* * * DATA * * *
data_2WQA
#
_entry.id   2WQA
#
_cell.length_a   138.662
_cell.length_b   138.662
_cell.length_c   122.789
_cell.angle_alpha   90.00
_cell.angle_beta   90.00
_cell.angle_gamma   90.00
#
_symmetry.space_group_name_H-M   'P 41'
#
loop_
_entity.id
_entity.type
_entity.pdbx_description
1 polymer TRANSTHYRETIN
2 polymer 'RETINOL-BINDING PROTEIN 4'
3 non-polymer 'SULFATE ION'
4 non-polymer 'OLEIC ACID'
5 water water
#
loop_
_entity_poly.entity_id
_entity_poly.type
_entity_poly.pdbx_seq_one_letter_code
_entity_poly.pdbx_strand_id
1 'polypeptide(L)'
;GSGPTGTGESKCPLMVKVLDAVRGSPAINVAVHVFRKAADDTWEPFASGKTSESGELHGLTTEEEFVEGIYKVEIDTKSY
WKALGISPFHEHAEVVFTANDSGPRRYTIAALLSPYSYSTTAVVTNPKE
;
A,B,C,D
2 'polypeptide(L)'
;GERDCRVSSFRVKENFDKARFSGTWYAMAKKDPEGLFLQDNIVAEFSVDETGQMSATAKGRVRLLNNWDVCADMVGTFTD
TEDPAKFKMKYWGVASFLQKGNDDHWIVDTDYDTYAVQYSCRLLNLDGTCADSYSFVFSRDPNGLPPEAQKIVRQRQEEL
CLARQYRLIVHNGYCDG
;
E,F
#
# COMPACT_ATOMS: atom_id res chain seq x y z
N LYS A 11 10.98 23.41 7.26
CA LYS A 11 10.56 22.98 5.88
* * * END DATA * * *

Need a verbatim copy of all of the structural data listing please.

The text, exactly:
data_2WQA
#
_entry.id   2WQA
#
_cell.length_a   138.662
_cell.length_b   138.662
_cell.length_c   122.789
_cell.angle_alpha   90.00
_cell.angle_beta   90.00
_cell.angle_gamma   90.00
#
_symmetry.space_group_name_H-M   'P 41'
#
loop_
_entity.id
_entity.type
_entity.pdbx_description
1 polymer TRANSTHYRETIN
2 polymer 'RETINOL-BINDING PROTEIN 4'
3 non-polymer 'SULFATE ION'
4 non-polymer 'OLEIC ACID'
5 water water
#
loop_
_entity_poly.entity_id
_entity_poly.type
_entity_poly.pdbx_seq_one_letter_code
_entity_poly.pdbx_strand_id
1 'polypeptide(L)'
;GSGPTGTGESKCPLMVKVLDAVRGSPAINVAVHVFRKAADDTWEPFASGKTSESGELHGLTTEEEFVEGIYKVEIDTKSY
WKALGISPFHEHAEVVFTANDSGPRRYTIAALLSPYSYSTTAVVTNPKE
;
A,B,C,D
2 'polypeptide(L)'
;GERDCRVSSFRVKENFDKARFSGTWYAMAKKDPEGLFLQDNIVAEFSVDETGQMSATAKGRVRLLNNWDVCADMVGTFTD
TEDPAKFKMKYWGVASFLQKGNDDHWIVDTDYDTYAVQYSCRLLNLDGTCADSYSFVFSRDPNGLPPEAQKIVRQRQEEL
CLARQYRLIVHNGYCDG
;
E,F
#
# COMPACT_ATOMS: atom_id res chain seq x y z
N LYS A 11 10.98 23.41 7.26
CA LYS A 11 10.56 22.98 5.88